Demonstrators, organized by the Public Fishery Alliance, outside the downtown Vancouver offices of Fisheries and Oceans Canada July 6 demand the marking of all hatchery chinook to allow for a sustainable public fishery while wild stocks recover. (Public Fishery Alliance Facebook photo)

Demonstrators, organized by the Public Fishery Alliance, outside the downtown Vancouver offices of Fisheries and Oceans Canada July 6 demand the marking of all hatchery chinook to allow for a sustainable public fishery while wild stocks recover. (Public Fishery Alliance Facebook photo)

Angry B.C. anglers see petition tabled in House of Commons

Salmon fishers demand better access to the healthy stocks in the public fishery

A petition from B.C. salmon anglers angry for being shut out of the public fishery was tabled today in the House of Commons, demanding the fisheries minister develop a comprehensive recovery strategy for Fraser River stocks of concern.

The petition was initiated by Surrey’s Bill Braidwood and tabled by North Okanagan-Shuswap MP Mel Arnold. The Public Fishery Alliance, a loosely organized group of B.C. anglers, has championed the petition since its inception, garnering 2,654 signatures to date. It required only 500 to be tabled.

READ MORE: Anglers who participated in demonstration fishery heading to court

“The Trudeau government’s promises of restoring our Pacific salmon stocks have failed while successive fisheries ministers have chosen to ignore viable and proven proposals for restoring and conserving populations that continue to decline,” Arnold said. “The support this petition received from coast-to-coast-to-coast demonstrates that our Pacific public fishery and salmon stocks are of national significance and that it is time for the federal government to pivot from their failed strategies and adopt proven solutions in a comprehensive recovery strategy to benefit salmon and fisheries.”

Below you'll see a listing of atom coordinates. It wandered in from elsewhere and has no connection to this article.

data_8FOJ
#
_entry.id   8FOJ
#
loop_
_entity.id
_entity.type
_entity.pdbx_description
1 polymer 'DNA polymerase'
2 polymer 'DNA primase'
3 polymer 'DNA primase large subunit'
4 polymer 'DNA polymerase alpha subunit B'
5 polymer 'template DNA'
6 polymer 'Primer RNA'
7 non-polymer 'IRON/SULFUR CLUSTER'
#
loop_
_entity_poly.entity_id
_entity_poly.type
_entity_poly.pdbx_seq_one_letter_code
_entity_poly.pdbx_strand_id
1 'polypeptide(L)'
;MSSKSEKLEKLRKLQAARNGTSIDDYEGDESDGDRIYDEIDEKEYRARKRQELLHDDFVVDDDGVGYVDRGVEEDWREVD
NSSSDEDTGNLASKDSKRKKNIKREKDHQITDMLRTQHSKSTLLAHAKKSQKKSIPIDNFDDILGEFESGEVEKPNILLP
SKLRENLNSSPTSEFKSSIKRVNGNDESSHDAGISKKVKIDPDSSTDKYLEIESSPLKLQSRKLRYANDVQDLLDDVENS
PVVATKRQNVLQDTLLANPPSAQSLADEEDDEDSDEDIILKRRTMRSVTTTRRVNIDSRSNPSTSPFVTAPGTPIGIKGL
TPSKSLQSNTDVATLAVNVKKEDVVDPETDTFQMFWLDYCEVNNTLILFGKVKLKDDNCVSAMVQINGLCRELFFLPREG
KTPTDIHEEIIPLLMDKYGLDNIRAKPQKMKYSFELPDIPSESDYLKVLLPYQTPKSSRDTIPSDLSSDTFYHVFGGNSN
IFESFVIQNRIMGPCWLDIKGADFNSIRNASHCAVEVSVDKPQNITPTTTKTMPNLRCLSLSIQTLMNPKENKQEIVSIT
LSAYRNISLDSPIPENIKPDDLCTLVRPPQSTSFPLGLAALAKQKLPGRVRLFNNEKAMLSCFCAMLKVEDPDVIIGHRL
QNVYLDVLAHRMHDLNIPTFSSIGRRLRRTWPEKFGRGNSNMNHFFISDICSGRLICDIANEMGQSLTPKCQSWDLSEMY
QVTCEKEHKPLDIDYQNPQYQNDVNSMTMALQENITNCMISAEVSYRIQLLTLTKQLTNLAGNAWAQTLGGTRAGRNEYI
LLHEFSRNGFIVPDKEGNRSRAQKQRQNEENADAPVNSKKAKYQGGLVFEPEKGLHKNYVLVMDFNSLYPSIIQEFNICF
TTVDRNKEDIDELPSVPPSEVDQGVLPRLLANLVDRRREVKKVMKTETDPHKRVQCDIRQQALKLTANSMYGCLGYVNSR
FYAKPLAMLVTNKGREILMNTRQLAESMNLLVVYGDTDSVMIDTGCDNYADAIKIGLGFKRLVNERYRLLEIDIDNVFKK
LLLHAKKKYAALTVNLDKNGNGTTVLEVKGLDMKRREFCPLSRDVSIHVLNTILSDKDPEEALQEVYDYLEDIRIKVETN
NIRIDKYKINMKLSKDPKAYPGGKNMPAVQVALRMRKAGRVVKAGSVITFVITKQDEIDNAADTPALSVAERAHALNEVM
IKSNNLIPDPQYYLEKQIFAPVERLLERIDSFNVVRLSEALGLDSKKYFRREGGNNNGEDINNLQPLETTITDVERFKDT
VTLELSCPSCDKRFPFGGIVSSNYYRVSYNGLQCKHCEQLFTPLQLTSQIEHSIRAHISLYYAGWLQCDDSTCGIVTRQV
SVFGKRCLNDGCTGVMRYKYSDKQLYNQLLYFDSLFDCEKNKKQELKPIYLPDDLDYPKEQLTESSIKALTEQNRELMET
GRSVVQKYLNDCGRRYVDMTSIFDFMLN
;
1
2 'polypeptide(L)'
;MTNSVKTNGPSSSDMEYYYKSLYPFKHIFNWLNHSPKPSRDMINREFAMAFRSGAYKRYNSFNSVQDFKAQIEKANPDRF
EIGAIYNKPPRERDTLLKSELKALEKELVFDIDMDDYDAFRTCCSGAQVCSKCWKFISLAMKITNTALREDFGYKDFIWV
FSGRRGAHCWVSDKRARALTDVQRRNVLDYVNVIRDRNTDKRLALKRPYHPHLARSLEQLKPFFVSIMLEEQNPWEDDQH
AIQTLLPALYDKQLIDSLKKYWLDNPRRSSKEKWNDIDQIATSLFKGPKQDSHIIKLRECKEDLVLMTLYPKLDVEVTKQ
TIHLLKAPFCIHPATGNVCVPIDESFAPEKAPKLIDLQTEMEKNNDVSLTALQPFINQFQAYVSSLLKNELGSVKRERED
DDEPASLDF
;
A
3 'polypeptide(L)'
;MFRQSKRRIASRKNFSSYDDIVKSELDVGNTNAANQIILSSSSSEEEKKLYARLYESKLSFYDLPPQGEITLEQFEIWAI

Fisheries Minister Bernadette Jordan has 45 days to formally respond to the petition.

This summer, acting on record-low returns, the government’s 2020 Fraser River Chinook salmon management measures expanded on sweeping closures and restrictions imposed last year. DFO said the they were necessary to protect 12 of 13 wild Fraser River Chinook runs assessed to be at-risk.

READ MORE: Anger growing among B.C. salmon anglers shut out of public fishery

The angling community and members of the Sport Fishing Advisory Boards (SFAB), among several groups consulted on management plans, railed against the measures for ignoring proposals they said were based on positive scientific findings that support a selective fishery on healthy runs, while avoiding stocks of concern.

“We go to DFO, we meet with them, we give them science-based information showing we’re impacting the Fraser River stocks by less than one per cent … we’re not impacting these fish in any meaningful way, yet they shut us down. If this was for conservation I would understand, but we’re pawns for their political interests [with other fisheries].”

The petition also calls on the minister to adjust Fraser River chinook salmon management measures to allow anglers to access marked hatchery chinook and other stocks of abundance.



quinn.bender@blackpress.ca

federal governmentFisheries and Oceans Canada

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